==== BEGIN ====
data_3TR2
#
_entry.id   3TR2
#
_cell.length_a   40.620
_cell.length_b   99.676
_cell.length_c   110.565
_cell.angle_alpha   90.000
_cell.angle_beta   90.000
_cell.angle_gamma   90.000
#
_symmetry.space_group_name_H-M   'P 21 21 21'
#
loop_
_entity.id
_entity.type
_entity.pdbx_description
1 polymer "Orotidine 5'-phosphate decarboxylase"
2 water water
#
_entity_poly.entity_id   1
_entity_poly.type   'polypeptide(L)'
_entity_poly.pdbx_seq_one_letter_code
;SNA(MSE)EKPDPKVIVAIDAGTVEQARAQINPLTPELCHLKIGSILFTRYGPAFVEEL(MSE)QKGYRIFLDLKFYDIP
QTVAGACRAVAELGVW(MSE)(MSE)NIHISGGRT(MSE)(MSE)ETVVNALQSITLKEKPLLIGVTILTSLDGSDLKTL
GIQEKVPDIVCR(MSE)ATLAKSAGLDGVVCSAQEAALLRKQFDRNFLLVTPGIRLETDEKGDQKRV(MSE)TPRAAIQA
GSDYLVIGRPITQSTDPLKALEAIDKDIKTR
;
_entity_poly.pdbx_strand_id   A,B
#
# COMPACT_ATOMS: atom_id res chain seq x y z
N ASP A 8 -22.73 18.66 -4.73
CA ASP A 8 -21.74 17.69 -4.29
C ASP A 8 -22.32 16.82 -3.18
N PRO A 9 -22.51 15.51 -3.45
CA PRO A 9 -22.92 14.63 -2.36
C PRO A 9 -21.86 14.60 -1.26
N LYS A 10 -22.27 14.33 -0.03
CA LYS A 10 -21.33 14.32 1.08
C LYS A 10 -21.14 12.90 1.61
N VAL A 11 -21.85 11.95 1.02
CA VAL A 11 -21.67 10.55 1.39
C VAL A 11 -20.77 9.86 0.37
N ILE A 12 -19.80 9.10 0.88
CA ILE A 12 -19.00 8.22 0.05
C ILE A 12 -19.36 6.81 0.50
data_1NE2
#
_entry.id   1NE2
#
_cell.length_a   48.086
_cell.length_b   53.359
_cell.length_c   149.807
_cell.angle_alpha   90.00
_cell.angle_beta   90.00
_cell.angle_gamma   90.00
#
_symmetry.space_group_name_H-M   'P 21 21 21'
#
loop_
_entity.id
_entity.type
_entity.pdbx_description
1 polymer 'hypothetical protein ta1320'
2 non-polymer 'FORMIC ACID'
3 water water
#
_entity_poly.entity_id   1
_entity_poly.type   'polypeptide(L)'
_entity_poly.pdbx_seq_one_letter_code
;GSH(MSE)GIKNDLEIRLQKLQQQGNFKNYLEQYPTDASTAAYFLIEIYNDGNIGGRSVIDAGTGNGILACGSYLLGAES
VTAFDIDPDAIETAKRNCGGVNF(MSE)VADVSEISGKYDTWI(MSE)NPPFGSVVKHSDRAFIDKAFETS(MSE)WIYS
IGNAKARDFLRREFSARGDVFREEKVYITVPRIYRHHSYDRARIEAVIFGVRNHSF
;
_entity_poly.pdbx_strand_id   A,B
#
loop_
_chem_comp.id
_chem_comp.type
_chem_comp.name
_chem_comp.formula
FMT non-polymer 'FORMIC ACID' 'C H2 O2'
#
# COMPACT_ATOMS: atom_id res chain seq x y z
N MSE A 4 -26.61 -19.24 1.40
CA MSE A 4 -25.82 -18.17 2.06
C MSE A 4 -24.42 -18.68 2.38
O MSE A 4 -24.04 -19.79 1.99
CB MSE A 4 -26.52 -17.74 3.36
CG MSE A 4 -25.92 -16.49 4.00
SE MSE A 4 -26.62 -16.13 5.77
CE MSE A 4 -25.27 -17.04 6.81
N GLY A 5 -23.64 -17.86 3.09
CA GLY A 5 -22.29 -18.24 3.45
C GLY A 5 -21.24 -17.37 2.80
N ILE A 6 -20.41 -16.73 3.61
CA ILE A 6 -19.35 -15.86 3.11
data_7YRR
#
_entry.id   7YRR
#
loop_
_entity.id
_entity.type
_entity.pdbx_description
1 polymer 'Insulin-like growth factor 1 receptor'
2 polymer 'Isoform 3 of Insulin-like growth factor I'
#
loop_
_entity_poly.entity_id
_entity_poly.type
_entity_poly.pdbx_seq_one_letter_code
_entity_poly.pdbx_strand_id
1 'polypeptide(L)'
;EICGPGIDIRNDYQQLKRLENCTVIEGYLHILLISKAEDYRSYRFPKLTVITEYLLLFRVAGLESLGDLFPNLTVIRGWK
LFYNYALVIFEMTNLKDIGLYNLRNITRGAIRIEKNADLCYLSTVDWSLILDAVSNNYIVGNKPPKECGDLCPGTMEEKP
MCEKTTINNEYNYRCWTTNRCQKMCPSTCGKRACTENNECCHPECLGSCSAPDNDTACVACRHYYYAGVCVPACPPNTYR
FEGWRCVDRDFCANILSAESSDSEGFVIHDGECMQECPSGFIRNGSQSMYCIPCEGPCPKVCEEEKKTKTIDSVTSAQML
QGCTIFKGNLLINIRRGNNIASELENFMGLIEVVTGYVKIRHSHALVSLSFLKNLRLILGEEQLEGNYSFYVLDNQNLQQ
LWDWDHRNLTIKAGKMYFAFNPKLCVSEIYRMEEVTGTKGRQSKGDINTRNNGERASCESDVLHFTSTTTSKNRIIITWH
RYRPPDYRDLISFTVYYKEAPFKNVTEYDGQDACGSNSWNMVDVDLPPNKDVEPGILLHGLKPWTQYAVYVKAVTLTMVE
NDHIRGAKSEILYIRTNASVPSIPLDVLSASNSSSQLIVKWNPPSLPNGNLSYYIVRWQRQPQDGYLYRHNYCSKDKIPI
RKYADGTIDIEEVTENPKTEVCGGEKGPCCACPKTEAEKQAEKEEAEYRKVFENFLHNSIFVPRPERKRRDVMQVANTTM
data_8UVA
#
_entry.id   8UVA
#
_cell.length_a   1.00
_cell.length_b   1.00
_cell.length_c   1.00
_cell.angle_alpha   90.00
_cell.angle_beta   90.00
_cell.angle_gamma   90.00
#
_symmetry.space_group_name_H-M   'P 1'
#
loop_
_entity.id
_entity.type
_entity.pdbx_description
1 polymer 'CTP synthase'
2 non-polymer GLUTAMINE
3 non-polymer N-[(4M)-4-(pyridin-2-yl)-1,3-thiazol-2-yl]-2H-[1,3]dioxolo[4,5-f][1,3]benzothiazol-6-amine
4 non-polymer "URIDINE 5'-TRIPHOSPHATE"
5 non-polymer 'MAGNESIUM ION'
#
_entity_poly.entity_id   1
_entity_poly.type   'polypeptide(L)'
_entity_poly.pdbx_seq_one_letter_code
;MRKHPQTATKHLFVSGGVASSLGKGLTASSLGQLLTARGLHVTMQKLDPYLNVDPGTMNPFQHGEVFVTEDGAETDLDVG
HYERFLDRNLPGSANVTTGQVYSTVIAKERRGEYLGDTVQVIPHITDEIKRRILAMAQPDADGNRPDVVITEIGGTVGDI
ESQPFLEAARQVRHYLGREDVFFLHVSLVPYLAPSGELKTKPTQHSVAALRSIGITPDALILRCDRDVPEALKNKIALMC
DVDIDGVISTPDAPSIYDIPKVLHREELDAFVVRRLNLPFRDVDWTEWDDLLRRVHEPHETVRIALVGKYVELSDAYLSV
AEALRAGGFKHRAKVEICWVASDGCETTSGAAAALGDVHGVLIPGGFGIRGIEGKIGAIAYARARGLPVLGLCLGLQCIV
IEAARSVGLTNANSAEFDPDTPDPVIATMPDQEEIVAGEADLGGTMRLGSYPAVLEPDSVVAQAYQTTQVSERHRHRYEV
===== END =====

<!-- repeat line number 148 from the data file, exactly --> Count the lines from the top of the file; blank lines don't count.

_entity_poly.type   'polypeptide(L)'